Here’s the incredibly dull, repetitive, BORING white noise putting me to sleep as we speak.  DISCLAIMER:  Do not operate heavy machinery while reading this post.

Sweet dreams!

1.  “You’re too big.  Are you sure you’re not having twins?”
Thanks for your concern.  I’ll be sure to run your educated medical opinion by my doctor.

2.  “The first child ALWAYS resembles their father.  This one will probably look nothing like you.”
Oh hey, Carnac!  While you’re at it, would you mind telling me this week’s winning lotto numbers?

3.  “I don’t like that name.”
Well good thing this isn’t your kid.

4.  “Aren’t you a little young to be starting a family?”
Aren’t you a little old to be this rude?

5.  “Should you be eating that?”

6.  “I don’t think you could deliver a baby that size.  You should have a C-section.”
  Amazing point.  You’ve completely convinced me…

7.  “Kiss your life goodbye!”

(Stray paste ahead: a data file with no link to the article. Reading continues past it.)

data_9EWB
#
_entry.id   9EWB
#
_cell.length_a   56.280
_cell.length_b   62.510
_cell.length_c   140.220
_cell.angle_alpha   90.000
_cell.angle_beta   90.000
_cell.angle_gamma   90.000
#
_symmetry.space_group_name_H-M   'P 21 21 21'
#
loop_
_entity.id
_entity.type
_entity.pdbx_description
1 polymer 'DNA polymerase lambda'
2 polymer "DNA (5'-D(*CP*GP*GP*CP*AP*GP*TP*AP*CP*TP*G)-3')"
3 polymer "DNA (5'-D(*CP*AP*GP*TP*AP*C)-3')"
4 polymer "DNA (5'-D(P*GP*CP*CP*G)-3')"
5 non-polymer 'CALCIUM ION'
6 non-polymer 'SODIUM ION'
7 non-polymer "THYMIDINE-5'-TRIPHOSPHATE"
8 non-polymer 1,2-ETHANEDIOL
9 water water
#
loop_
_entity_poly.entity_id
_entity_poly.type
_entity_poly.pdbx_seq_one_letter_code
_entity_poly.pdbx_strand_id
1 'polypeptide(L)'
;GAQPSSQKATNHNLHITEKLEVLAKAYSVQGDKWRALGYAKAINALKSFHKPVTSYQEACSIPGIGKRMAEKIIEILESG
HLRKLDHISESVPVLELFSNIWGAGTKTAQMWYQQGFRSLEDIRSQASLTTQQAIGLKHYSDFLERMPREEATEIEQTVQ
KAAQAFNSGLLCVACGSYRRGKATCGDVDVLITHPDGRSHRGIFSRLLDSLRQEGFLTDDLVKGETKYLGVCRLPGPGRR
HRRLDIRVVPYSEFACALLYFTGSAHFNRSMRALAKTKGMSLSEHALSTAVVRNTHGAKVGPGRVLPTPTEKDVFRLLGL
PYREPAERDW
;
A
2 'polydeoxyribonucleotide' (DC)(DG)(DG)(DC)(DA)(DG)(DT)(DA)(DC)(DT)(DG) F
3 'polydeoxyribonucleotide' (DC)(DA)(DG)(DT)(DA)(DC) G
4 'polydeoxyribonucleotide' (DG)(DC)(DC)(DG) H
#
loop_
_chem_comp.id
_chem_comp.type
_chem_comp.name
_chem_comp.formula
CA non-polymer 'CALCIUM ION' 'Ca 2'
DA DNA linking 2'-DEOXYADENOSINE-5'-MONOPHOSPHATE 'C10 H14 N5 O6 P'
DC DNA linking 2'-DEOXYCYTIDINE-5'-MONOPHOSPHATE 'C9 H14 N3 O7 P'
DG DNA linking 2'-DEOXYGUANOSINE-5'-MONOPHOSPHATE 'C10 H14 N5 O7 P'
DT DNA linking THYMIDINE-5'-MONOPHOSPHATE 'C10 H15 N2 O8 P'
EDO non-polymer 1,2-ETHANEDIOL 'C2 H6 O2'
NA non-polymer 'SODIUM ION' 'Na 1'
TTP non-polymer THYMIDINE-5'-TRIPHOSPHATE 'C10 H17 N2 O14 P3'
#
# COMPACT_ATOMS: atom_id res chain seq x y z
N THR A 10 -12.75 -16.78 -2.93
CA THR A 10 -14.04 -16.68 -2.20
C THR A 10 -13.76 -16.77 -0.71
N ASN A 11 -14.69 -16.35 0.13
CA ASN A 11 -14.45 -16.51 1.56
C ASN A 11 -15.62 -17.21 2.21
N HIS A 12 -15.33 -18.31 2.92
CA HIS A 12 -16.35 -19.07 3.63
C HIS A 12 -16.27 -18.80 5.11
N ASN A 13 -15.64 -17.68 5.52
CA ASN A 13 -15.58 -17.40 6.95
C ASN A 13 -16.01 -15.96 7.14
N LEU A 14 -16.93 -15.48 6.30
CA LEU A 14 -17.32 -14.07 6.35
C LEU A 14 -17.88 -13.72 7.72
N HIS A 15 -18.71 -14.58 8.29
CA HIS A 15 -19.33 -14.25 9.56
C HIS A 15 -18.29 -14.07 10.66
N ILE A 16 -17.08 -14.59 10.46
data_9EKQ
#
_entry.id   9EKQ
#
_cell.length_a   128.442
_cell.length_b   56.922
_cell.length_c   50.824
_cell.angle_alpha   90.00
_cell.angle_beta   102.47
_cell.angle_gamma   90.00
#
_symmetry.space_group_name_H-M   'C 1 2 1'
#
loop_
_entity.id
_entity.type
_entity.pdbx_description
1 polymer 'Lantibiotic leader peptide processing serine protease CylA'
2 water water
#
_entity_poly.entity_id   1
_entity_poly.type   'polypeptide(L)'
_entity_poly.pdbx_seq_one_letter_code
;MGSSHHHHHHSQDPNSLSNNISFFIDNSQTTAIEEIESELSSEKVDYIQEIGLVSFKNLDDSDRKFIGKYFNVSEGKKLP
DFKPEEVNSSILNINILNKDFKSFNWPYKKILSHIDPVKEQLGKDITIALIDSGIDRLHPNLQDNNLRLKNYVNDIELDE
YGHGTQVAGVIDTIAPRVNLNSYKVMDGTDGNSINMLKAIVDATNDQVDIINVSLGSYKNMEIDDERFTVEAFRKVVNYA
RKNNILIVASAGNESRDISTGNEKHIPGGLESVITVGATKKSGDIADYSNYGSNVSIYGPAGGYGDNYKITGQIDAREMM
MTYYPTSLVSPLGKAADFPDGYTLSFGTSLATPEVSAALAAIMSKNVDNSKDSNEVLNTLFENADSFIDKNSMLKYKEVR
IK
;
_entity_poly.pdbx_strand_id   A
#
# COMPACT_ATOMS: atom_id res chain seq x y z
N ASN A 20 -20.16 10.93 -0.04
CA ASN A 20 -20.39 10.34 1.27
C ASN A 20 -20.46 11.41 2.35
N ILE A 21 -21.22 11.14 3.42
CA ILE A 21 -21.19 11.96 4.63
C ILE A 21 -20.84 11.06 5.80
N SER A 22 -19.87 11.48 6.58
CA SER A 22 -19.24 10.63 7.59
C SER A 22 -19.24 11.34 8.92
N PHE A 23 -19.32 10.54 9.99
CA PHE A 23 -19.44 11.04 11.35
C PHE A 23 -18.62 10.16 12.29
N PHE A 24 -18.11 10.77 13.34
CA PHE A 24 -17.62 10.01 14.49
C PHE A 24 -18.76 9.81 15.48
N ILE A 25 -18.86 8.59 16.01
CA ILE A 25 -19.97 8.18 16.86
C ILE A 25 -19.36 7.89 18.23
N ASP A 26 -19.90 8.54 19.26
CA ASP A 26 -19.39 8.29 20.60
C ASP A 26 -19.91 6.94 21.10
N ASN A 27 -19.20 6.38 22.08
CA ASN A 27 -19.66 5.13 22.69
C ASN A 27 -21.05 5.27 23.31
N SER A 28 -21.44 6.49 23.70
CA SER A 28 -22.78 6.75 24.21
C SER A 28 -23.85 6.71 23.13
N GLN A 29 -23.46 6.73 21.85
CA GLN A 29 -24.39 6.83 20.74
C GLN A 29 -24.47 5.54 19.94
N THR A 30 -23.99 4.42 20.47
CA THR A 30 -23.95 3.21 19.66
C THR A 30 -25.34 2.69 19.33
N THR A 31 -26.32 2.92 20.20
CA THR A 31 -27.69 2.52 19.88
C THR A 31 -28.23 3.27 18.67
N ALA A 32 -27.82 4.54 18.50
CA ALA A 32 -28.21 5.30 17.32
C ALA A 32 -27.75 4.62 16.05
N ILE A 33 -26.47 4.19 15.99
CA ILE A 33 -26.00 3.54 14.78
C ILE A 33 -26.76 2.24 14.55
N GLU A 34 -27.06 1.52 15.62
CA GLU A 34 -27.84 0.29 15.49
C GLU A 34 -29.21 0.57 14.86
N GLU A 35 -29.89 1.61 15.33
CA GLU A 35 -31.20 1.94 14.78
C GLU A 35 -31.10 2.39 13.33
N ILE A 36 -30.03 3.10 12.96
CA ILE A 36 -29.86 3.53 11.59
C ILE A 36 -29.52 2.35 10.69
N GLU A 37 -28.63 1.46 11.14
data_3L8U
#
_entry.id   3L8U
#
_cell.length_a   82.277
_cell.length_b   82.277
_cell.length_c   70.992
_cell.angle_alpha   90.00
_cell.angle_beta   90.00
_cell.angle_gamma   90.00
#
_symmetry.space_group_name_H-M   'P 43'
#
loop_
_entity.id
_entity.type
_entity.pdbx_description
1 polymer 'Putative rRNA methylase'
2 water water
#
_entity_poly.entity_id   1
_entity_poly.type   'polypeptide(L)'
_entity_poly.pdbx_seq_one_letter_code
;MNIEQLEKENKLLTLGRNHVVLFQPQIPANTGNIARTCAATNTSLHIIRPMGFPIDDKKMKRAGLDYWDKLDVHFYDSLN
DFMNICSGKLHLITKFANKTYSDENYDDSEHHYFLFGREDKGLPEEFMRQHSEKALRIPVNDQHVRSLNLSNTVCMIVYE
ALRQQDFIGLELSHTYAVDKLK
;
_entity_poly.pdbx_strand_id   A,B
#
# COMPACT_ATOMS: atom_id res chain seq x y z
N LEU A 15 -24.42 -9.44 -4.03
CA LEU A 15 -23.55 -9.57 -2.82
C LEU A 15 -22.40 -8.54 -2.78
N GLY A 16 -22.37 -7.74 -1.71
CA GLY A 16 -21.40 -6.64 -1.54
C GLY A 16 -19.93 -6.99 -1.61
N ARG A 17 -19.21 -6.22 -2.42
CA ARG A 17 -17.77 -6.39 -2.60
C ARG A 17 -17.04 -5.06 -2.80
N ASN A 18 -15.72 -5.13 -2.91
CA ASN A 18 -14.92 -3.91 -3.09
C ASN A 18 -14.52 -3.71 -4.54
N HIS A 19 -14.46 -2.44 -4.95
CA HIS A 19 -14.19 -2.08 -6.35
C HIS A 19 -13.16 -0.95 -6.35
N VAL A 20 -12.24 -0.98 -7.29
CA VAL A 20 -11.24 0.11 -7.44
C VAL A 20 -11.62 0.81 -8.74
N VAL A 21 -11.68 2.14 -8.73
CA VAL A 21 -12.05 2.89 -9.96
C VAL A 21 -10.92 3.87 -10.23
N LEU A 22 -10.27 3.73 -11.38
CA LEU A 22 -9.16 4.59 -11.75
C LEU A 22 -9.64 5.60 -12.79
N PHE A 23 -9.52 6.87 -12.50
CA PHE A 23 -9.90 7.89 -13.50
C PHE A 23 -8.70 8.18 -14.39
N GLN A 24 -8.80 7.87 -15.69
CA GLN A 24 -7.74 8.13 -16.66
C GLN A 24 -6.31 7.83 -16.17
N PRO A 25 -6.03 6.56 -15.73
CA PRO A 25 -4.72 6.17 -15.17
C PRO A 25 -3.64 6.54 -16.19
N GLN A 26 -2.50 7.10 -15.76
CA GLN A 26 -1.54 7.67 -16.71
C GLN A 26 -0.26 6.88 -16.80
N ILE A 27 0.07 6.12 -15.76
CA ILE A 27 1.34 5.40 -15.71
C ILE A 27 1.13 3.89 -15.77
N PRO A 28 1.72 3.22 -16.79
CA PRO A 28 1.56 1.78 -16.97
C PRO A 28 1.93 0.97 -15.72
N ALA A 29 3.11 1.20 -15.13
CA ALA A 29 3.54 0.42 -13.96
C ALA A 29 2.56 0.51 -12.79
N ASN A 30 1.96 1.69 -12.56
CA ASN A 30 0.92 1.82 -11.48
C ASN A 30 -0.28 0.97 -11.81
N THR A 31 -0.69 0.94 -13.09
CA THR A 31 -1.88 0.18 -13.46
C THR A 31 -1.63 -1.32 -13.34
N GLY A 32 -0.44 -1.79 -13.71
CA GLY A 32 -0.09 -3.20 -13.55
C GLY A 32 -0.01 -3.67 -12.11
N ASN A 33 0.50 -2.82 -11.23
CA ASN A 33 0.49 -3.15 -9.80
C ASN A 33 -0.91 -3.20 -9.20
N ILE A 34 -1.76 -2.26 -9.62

Just so helpful.

8.  “Don’t forget, you have to lose ALL THAT WEIGHT after the baby is born.”
You don’t say.

9.  “Wouldn’t you rather decorate the nursery like THIS?”
Let me think… no.

10.  “So, when’s the next one?”

Monday, June 13, 2016


As generations go, mine lost its innocence pretty early. 

At the already confusing age of 12, I was suddenly thrust into the Columbine era.  The weeks following that tragic day in 1999 were absolutely game-changing.  Metal detectors in schools?  Children being suspended for wielding gun-shaped chicken?  Bogus bomb threats called into districts around the country?  These issues that are sadly so commonplace today were new and terrifying back then; and I was forced to confront them before popping my first pimple.

‘The web’ was also a fairly new place.  We’re well acquainted with internet trolls and keyboard cowards now – but when a subculture of Trench Coat Mafia worshippers assembled online in the 90’s – I remember it sending shockwaves across the world.

Around that time, my science teacher assigned us an essay on chemical warfare.  We were instructed to select a means of combat, go online and research it for a paper.

My parents had a conniption.  They immediately scheduled a conference with my teacher to excuse me from this assignment and make a general stink about the timing of it all. 

It was like they were preparing for court.  My mother collected evidence:  stacks and stacks of internet search returns on homemade bomb recipes for her argument.  My father even took a day off of work to attend this meeting.  In my world, that was pretty serious.